Glossary of Terms
List of Procedures



What is Myringoplasty?

Myringoplasty is the name of the operation which repairs a hole in the ear drum.


What is Tympanoplasty?

Tympanoplasty is the name of the operation which repairs the ear drum but in addition clears the middle ear of disease. The middle ear is the space behind the ear drum and connects to the back of the nose containing three small bones called ossicles, namely the malleus, incus and stapes. These three bones together with the ear drum acts as an amplifier for sound presented to the ear. 


Reasons for repair of the ear drum


There are a number of reasons to repair a hole in the ear drum. Firstly, if there is a hole in the ear drum it causes reduced hearing. This is called a conductive hearing loss.

By repairing the ear drum the hearing can improve. A second reason to have the ear drum repaired is that it provides a dry ear.

When there is a hole in the ear drum there is a communication between the outside environment, the middle ear and subsequently into the nose. This can cause recurrent ear infections with discharge of pus via the ear. This may occur as water can enter the middle ear during times of showering, bath ing, swimming etc. Furthermore there can be entry of bacteria via the nose and resulting ear infections.


The Surgery

Myringoplasty is performed under a general anaesthetic as a day case or an overnight stay in hospital. You will come back after the operation with a big dressing over the ear which is removed the following morning. To perform the operation a cut is made either behind the ear in the shape of a hockey stick, or alternatively a small cut in front of the ear. The particular incision depends on the access at the time of the operation. Mr. Watson uses dissolving stitches to stitch up the wound. This means that no stitches need to be removed after the operation. The ear drum is made from your natural body tissue. Mr. Watson will take a piece of tissue, generally from the area where the cut is made. One such tissue is called temporalis fascia.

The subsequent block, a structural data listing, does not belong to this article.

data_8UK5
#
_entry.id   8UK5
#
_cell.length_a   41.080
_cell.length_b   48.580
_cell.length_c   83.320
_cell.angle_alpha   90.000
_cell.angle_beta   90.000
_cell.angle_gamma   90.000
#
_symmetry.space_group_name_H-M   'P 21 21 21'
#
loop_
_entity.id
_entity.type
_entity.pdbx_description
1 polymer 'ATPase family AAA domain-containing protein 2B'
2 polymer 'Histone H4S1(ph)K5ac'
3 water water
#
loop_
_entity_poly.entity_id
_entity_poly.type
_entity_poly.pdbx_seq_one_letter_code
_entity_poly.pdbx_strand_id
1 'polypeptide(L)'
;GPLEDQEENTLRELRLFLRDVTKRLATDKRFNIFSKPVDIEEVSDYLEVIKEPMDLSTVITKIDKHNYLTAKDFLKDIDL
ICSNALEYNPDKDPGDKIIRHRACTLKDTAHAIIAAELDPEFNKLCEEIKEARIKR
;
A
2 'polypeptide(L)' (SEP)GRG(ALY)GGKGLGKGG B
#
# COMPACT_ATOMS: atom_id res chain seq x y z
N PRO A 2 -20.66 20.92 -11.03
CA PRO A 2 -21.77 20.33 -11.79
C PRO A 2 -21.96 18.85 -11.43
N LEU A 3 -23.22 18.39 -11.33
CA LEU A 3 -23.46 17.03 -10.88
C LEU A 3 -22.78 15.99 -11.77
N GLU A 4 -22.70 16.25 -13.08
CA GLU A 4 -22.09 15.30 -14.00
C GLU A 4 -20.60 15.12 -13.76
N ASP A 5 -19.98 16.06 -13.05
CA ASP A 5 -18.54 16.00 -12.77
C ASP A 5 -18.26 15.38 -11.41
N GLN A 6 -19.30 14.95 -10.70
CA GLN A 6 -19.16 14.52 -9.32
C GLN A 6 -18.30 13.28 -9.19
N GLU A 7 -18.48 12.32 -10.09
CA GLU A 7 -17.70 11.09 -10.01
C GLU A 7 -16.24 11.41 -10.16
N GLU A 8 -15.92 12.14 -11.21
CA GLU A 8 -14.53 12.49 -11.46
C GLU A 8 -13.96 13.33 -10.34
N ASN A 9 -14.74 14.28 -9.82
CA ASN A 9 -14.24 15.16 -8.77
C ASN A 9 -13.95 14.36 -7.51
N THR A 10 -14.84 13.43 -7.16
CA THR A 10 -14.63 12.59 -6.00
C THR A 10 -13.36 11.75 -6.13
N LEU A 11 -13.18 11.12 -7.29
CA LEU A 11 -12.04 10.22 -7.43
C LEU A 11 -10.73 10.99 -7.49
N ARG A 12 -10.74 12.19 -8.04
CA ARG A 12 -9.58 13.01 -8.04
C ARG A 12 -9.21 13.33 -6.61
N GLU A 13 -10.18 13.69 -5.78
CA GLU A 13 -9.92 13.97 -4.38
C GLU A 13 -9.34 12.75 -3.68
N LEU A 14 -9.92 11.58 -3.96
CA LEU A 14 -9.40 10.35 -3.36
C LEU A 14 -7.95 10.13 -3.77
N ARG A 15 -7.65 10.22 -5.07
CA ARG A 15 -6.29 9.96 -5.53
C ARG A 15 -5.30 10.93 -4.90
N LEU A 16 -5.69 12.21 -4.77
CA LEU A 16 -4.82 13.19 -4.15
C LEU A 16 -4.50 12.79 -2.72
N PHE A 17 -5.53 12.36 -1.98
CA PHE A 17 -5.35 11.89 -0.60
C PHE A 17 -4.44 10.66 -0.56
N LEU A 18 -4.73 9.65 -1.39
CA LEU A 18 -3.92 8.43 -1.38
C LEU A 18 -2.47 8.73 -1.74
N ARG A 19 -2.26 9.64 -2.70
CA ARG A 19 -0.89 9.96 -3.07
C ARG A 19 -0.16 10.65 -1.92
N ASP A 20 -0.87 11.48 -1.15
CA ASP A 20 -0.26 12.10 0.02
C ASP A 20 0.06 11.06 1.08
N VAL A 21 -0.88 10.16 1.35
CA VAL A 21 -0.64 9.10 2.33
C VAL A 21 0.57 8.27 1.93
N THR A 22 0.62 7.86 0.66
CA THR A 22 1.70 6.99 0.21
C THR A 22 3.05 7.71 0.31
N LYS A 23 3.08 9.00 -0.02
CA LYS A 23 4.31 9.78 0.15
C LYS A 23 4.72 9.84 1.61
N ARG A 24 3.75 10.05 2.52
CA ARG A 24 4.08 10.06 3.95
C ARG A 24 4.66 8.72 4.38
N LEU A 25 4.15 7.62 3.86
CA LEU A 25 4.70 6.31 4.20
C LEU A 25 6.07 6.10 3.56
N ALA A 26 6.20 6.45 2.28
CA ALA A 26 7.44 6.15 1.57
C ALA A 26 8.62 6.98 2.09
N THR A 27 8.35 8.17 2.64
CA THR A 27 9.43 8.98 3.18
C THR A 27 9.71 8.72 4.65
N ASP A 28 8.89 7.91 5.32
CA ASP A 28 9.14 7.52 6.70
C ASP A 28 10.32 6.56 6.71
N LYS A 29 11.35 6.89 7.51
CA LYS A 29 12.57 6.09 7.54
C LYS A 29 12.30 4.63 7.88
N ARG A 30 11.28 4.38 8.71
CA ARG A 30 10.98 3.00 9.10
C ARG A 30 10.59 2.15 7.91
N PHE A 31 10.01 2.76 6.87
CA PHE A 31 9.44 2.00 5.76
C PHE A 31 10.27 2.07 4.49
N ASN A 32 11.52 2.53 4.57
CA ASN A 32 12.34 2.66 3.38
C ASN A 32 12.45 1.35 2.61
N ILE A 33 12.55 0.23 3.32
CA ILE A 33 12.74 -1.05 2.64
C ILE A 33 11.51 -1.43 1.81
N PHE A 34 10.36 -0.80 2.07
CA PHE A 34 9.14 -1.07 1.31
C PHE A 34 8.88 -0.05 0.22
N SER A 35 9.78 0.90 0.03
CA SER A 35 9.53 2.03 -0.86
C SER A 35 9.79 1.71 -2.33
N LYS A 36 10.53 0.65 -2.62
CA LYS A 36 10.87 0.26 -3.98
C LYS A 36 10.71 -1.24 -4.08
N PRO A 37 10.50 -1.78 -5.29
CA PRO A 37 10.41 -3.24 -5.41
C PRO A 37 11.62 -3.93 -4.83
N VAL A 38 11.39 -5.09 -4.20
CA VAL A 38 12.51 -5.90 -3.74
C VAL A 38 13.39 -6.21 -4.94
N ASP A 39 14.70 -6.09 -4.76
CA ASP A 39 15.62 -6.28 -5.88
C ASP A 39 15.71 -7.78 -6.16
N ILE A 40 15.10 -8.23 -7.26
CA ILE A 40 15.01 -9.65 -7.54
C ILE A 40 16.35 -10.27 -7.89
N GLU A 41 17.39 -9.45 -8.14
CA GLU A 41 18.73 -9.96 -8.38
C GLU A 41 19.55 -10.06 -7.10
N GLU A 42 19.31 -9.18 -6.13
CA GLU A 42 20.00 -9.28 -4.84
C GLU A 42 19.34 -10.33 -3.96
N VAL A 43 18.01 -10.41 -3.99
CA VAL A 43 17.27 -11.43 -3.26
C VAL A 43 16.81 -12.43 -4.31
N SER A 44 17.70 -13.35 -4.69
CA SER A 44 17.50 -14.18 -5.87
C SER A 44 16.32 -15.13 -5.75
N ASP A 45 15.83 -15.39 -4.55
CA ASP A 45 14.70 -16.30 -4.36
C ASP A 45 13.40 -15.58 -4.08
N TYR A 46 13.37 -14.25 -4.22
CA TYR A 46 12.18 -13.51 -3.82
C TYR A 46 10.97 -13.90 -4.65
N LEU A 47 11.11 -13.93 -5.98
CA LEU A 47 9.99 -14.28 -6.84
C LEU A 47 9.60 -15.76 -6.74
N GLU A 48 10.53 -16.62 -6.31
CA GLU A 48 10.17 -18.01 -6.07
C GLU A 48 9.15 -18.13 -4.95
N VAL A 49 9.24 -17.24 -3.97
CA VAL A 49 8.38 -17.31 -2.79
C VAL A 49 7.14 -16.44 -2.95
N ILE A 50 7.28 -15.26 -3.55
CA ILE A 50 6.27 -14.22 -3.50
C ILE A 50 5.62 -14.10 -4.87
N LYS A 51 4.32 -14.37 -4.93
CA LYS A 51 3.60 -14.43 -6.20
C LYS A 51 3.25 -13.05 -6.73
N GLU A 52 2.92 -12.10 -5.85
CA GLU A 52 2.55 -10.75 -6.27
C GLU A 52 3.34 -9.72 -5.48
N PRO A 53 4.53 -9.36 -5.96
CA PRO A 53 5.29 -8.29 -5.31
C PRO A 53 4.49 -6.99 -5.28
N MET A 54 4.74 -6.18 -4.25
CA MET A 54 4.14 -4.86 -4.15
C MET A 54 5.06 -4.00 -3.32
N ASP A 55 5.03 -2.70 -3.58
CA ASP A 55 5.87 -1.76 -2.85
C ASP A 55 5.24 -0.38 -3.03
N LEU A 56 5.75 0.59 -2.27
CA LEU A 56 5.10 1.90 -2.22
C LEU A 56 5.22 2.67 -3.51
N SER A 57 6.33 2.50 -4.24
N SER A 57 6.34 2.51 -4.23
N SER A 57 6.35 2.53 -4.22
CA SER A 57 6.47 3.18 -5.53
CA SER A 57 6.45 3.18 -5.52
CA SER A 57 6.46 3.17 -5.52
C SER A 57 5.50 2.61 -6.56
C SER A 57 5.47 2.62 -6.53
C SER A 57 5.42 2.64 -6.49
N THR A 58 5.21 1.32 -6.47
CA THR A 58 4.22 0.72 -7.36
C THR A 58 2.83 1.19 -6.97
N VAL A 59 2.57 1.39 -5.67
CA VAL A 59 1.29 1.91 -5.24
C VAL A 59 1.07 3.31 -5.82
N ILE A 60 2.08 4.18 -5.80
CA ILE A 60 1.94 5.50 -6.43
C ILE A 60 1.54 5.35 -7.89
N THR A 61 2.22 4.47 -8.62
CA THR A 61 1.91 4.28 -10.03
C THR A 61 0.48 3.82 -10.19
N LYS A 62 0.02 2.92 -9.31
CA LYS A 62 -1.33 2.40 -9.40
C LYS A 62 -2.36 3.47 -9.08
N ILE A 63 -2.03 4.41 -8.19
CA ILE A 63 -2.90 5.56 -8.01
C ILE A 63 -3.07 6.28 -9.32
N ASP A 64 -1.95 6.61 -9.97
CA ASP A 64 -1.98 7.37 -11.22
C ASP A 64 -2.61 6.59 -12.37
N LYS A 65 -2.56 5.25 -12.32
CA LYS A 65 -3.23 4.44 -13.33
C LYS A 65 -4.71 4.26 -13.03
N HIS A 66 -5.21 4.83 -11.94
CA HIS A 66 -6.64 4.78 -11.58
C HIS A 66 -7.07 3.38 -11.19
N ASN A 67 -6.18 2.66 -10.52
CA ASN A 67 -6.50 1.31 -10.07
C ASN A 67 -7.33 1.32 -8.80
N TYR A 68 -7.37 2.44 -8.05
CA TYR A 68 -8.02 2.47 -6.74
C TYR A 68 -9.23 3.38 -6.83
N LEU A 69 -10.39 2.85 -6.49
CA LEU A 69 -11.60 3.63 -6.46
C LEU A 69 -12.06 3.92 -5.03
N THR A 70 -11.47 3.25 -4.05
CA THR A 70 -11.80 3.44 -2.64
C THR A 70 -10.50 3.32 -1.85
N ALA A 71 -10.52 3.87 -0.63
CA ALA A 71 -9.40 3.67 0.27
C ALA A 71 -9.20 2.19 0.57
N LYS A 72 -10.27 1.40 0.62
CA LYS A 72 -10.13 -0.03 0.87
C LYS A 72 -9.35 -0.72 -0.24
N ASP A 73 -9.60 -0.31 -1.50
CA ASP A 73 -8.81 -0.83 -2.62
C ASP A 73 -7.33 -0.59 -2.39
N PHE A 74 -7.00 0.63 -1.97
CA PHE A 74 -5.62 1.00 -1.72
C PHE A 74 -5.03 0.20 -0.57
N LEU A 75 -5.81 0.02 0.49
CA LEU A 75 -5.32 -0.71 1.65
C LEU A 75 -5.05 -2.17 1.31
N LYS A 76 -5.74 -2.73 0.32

This tissue is a strong tissue which covers muscle. This is the whitish material which you may have seen at times covering a piece of steak you may buy at the butcher shop. It is very strong and is a good material to use for an ear drum graft. Alternative tissue used is that of the tragal cartilage which is a small piece of cartilage which helps to give the ear its shape.

A small piece of this cartilage can be used without causing any severe disfigurement to the ear. At the end of the operation Mr. Watson will pack the ear canal with a substance called either Gel Foam or BIPP. These are placed in the ear canal to prevent infection, and in the case of Gel Foam, dissolves on its own. In the case of BIPP, it will be removed when seen post operatively.


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